A few weeks ago I achieved an adolescent dream: I saw Weezer live. It has been 12 years since my parents decided, in their infinite squareness, that I couldn’t get into a car with a bunch of kids they hadn’t met and drive to Lincoln, NE no matter how I presented the facts. Johnny Cochran couldn’t have gotten me to that show.
To my delight this year at Riot Fest Weezer decided to cash in on the growing trend of your formerly favorite band abandoning hope that you’ll like their new stuff and just give you the damn record that made you a fan in the first place by playing the Blue Album in it’s entirety. And then they didn’t. Weezer opened their set with their newest song, “Back to the Shack.” Afterward Rivers Cuomo greeted the crowd and said we were all hopping into the time machine, “All the way back to 1994… Wait, no. 2008.” Then they went into “Pork and Beans.” This left a number of the audience members, who were chomping at the bit to fulfill a teen fantasy, restless. By the third song that wasn’t off the Blue Album a number of guys yelled, “This is bullshit!” To Weezer’s credit, the song selection included some of the more promising singles off of bad albums, until they played “Beverly Hills.” “Is this some cruel prank?” I thought to myself. “Are they going to work their way back through their catalogue then give us ‘Say It Ain’t So’ and call it a night?” Thankfully, after they finished “El Scorcho” Rivers announced they were going to take a set break and come back in a few to hop into the time machine once again. When they returned a few minutes later the backdrop had changed from the EVERYTHING WILL BE ALRIGHT IN THE END’s album artwork to all blue with “WEEZER” written in the top right corner. It was not a ruse. Finally, everything was actually going to be alright. The next 45 minutes was magic and made the guy’s yelling bullshit forget all about hearing Death to False Metal. It felt like a reunion show and in a lot of ways it was.
Over the past decade-plus, Rivers Cuomo seemed to be making vanity records. He wanted to shred: Maladroit. He wanted to make a pop hit: Raditude. He got super into Lost: Hurley. That night it was like Rivers got the band back together, because for the first time in years they sounded like the band all the guy’s that looked like Buddy Holly loved.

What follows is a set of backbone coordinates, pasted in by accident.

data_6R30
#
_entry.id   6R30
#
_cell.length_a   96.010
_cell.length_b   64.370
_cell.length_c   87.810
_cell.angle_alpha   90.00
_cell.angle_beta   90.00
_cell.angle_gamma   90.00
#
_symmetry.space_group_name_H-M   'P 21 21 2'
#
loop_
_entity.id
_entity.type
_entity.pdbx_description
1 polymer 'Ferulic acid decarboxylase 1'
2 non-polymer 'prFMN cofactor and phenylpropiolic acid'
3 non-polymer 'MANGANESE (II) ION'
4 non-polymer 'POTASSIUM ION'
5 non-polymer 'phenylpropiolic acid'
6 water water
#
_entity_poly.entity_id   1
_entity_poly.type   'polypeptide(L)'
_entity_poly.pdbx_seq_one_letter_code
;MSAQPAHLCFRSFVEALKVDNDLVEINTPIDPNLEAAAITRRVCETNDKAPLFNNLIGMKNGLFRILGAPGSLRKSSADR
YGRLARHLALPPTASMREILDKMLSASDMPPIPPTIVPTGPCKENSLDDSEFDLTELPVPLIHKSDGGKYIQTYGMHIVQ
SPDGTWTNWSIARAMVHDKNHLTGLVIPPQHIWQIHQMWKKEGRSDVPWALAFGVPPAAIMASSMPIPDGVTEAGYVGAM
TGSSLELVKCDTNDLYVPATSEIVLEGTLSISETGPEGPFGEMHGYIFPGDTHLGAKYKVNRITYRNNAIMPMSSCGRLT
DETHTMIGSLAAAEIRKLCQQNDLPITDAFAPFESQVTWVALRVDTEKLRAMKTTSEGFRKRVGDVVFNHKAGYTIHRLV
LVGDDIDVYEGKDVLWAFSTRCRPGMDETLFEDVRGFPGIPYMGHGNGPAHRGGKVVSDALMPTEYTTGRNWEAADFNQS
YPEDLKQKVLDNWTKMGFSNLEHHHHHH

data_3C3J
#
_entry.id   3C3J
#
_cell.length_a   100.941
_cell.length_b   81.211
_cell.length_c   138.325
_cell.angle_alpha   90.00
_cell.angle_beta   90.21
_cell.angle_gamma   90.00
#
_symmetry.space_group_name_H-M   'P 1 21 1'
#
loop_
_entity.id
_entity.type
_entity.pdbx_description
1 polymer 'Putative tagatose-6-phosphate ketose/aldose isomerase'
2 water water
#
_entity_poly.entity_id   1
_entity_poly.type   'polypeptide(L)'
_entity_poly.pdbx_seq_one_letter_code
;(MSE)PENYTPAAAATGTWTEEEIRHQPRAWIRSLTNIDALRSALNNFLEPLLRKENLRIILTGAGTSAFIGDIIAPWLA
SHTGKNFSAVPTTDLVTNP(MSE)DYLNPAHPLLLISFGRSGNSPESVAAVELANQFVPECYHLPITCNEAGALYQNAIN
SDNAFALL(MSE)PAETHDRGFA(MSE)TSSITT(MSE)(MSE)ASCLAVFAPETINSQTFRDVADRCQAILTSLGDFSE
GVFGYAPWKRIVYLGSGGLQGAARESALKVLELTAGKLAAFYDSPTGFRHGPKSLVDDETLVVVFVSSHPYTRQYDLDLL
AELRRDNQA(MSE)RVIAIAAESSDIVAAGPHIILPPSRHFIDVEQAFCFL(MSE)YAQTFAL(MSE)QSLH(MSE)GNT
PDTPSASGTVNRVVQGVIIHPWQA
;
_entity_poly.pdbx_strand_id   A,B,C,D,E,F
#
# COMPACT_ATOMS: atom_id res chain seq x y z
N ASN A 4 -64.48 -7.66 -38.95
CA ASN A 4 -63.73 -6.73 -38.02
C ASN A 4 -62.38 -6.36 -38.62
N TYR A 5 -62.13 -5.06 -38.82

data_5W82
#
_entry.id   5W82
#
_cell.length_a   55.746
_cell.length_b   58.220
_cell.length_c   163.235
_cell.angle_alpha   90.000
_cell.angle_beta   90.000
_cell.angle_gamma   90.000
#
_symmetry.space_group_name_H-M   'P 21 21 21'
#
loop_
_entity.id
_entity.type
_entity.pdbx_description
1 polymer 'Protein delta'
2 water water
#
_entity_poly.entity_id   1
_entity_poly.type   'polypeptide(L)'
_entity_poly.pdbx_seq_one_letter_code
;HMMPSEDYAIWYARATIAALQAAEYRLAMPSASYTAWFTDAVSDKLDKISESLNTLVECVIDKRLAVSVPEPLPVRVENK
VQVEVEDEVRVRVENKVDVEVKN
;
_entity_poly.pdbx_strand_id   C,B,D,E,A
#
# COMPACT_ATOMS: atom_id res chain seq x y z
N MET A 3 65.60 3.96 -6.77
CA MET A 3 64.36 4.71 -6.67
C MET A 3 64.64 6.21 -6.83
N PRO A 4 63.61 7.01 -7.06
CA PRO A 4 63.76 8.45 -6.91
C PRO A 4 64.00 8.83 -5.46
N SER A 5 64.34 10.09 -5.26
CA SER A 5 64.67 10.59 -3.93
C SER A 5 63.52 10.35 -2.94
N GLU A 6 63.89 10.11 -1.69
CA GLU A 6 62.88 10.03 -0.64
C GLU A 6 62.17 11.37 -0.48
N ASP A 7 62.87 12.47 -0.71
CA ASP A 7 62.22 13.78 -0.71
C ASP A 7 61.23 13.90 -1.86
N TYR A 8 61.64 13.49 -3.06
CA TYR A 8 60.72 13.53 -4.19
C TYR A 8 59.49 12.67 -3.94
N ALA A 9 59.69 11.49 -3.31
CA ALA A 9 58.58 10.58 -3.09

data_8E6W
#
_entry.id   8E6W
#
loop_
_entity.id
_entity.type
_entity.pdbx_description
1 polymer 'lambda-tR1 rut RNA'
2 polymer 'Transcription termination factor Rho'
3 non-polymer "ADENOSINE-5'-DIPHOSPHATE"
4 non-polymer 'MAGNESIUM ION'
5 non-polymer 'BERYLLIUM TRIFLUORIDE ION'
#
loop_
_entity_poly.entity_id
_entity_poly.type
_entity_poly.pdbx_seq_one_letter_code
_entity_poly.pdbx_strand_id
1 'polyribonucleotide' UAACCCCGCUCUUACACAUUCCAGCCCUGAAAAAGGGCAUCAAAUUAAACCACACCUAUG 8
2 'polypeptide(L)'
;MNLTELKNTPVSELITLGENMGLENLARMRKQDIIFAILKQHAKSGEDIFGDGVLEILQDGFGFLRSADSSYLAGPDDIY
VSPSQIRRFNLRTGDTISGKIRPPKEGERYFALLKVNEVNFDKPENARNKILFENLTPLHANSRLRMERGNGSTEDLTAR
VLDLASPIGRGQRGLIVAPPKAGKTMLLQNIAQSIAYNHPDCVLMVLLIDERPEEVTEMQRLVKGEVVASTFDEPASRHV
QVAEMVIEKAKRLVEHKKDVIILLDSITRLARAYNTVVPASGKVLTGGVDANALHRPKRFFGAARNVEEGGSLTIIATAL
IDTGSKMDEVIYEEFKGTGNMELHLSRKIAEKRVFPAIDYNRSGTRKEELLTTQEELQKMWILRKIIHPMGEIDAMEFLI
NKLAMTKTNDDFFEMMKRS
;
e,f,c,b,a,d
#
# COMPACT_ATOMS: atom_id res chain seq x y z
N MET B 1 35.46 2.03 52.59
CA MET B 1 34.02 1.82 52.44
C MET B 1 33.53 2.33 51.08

Return to form. Getting back to their roots. Whatever cliché you want to use, recapturing those days 20 years ago is a major theme in EVERYTHING WILL BE ALRIGHT IN THE END, and pretty much everything Weezer has done this year. After recently going full Thelma & Louise with producer Rick Rubin, Rivers brought Ric Ocasek back in to man the knobs hoping that they could recreate the magic of the Blue Album.
The record starts off on a promising note with “Ain’t Got Nobody,” a fuzzy hand-clapper with riffs that fall somewhere between Queen and KISS, which is followed by “Back to the Shack.” The first single off the album, “Back to the Shack” includes the lyric, “Rockin’ out like it’s ‘94.” Unfortunately, this song is closer to “Beverly Hills” than anything they rocked in ‘94. Right as it seems like the record is about to go off the rails, “Lonely Girl” pulls you back in. The song is a cross between “No One Else” and “Knock Down Drag Out” that shows Rivers can still make a really solid power pop song. Whatever goodwill this song builds is immediately squandered by “I’ve Had it Up to Here,” which sounds like it was rejected from a terrible rom-com soundtrack. “Da Vinci” is a sort of low-key “Pork and Beans” and it’s fine, but by this point it feels like we are getting Weezer methadone. “Go Away” and “Foolish Father” both sound like they would fit in nicely on the Green Album, and I’m one of the few people who doesn’t mean that as an insult. Sandwiched in between those two songs is “Cleopatra,” a song and subject that would have been cringe worthy on previous albums, is groan worthy on this redemption record. EVERYTHING WILL BE ALRIGHT IN THE END concludes with three songs that bleed into each other, creating a mini rock opera to close things out.
By the end, the ups and downs of this record left me feeling disoriented. Like most recent Weezer albums, EVERYTHING WILL BE ALRIGHT IN THE END is all over the place. At times the Weezer of old comes through and gives us a nice guitar driven pop-rock song that will stay stuck in your head. The lows, however, are especially low considering this was supposed to be more in the vein of their early stuff. It’s like Weezer hit middle age and dug around in the basement to find their favorite old t-shirt and when it didn’t fit like it used to they cut it up and turned it into a quilt. Sure, it’s sort of the same and reminds you of the old days, but only lame people will think it’s actually cool. That is the unfortunately reality of aging, going back to the shack will never be the same as being in the garage.
If you can’t get enough Weezer, check out our episode, Weezer w/ Adam Cayton-Holland